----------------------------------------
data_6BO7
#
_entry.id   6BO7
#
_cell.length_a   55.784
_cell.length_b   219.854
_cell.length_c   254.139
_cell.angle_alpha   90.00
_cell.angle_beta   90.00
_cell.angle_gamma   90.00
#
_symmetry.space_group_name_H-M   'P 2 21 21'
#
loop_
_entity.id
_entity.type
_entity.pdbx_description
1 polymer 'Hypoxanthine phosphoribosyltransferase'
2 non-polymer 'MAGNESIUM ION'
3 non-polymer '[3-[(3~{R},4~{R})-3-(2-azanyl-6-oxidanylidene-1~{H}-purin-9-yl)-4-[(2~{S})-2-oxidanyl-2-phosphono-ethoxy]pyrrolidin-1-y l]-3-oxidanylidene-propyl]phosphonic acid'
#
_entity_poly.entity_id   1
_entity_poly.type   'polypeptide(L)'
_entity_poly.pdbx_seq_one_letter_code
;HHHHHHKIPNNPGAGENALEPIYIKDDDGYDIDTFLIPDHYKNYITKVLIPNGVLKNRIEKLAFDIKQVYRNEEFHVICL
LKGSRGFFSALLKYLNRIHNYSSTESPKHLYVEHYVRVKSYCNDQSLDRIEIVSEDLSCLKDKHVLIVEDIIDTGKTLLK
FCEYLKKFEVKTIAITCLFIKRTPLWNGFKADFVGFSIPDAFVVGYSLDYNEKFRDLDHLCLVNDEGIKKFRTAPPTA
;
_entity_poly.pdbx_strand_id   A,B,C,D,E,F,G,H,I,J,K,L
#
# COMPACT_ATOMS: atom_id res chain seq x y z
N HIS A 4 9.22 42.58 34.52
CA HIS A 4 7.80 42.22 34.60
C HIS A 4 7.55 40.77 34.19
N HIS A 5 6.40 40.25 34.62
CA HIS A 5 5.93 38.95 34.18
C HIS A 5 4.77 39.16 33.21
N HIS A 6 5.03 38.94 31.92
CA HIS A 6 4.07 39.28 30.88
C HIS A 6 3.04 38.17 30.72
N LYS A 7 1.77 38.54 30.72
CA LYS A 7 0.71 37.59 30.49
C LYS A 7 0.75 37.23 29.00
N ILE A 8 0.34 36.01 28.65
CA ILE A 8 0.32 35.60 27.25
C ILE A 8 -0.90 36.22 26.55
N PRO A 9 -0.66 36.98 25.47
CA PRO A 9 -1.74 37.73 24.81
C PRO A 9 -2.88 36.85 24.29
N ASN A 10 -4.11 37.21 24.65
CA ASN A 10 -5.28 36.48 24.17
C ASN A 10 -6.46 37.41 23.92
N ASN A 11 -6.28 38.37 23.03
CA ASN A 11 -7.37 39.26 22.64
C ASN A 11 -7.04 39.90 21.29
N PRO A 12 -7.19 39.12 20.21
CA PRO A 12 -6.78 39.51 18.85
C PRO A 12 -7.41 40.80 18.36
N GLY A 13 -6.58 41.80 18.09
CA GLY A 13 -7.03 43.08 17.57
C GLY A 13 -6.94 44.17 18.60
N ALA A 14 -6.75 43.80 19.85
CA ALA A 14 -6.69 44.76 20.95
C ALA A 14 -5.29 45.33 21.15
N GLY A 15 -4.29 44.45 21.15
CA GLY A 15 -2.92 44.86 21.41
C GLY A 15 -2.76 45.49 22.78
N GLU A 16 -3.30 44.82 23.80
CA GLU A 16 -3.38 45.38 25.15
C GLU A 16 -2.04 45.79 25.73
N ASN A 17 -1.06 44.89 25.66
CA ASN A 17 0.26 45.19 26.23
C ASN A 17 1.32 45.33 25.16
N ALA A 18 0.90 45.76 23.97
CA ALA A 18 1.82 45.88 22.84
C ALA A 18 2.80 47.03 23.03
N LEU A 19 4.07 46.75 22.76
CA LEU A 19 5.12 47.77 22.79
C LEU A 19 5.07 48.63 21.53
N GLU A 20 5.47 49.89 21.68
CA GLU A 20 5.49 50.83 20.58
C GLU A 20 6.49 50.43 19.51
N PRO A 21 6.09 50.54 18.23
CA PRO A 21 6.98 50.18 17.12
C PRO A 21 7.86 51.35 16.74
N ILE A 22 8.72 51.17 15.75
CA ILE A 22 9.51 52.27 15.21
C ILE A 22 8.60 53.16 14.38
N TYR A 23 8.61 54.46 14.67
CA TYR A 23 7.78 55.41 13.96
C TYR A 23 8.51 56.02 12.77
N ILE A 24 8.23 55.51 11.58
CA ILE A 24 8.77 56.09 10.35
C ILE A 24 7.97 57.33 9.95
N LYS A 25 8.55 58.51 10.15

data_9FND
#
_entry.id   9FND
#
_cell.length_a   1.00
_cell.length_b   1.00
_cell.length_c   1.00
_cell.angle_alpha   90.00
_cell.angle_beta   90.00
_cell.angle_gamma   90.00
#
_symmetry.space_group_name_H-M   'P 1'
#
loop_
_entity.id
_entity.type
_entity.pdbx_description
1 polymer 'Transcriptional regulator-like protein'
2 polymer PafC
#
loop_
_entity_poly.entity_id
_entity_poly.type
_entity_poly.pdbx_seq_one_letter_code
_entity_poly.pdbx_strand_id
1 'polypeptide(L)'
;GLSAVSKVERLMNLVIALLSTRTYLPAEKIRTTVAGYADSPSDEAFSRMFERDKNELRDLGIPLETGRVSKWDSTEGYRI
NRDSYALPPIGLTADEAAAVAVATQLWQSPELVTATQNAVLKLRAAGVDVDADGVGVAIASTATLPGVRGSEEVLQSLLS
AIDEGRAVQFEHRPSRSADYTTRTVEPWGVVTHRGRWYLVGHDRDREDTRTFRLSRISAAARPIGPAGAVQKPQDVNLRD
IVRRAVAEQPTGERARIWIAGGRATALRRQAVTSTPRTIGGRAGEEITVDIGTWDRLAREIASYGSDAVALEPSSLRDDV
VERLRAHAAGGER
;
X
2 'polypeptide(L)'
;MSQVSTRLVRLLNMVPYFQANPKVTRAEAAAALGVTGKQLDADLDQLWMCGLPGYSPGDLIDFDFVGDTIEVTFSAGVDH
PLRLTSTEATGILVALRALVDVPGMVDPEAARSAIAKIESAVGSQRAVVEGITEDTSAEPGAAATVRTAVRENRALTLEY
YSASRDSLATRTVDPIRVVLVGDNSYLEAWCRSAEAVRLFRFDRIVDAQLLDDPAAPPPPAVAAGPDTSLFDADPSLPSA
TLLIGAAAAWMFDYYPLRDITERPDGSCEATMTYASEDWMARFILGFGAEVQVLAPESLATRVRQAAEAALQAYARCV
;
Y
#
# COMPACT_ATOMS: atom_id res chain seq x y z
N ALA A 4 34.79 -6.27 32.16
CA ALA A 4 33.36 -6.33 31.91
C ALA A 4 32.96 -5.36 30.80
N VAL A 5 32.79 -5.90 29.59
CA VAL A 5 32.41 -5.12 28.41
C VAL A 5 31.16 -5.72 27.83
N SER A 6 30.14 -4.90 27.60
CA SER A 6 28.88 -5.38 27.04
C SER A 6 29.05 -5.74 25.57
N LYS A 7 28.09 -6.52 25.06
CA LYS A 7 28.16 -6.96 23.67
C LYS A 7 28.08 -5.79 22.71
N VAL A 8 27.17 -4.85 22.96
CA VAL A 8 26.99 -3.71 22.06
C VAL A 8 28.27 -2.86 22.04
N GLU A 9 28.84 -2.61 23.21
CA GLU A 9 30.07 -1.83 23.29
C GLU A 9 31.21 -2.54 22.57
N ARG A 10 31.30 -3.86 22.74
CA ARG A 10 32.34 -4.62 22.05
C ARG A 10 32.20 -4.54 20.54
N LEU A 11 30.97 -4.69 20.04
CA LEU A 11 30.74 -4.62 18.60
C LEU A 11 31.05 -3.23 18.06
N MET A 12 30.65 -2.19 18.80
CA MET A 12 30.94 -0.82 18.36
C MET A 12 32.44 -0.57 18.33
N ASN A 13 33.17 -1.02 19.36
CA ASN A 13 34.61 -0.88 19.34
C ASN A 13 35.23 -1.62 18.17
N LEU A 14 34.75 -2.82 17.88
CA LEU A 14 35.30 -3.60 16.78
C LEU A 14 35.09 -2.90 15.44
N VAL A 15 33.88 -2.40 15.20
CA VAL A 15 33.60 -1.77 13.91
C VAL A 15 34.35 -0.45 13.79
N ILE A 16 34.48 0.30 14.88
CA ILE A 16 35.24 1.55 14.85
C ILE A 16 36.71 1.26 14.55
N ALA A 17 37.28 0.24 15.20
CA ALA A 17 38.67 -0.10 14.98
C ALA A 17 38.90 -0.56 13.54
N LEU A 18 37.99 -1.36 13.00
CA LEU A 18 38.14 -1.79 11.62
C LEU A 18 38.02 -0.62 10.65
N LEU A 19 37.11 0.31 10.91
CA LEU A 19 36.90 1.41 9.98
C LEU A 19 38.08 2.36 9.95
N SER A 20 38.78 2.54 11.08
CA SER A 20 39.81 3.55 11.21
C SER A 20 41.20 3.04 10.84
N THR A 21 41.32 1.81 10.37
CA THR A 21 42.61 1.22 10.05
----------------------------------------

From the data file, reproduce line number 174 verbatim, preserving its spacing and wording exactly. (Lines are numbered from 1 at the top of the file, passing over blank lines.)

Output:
N ILE A 16 34.48 0.30 14.88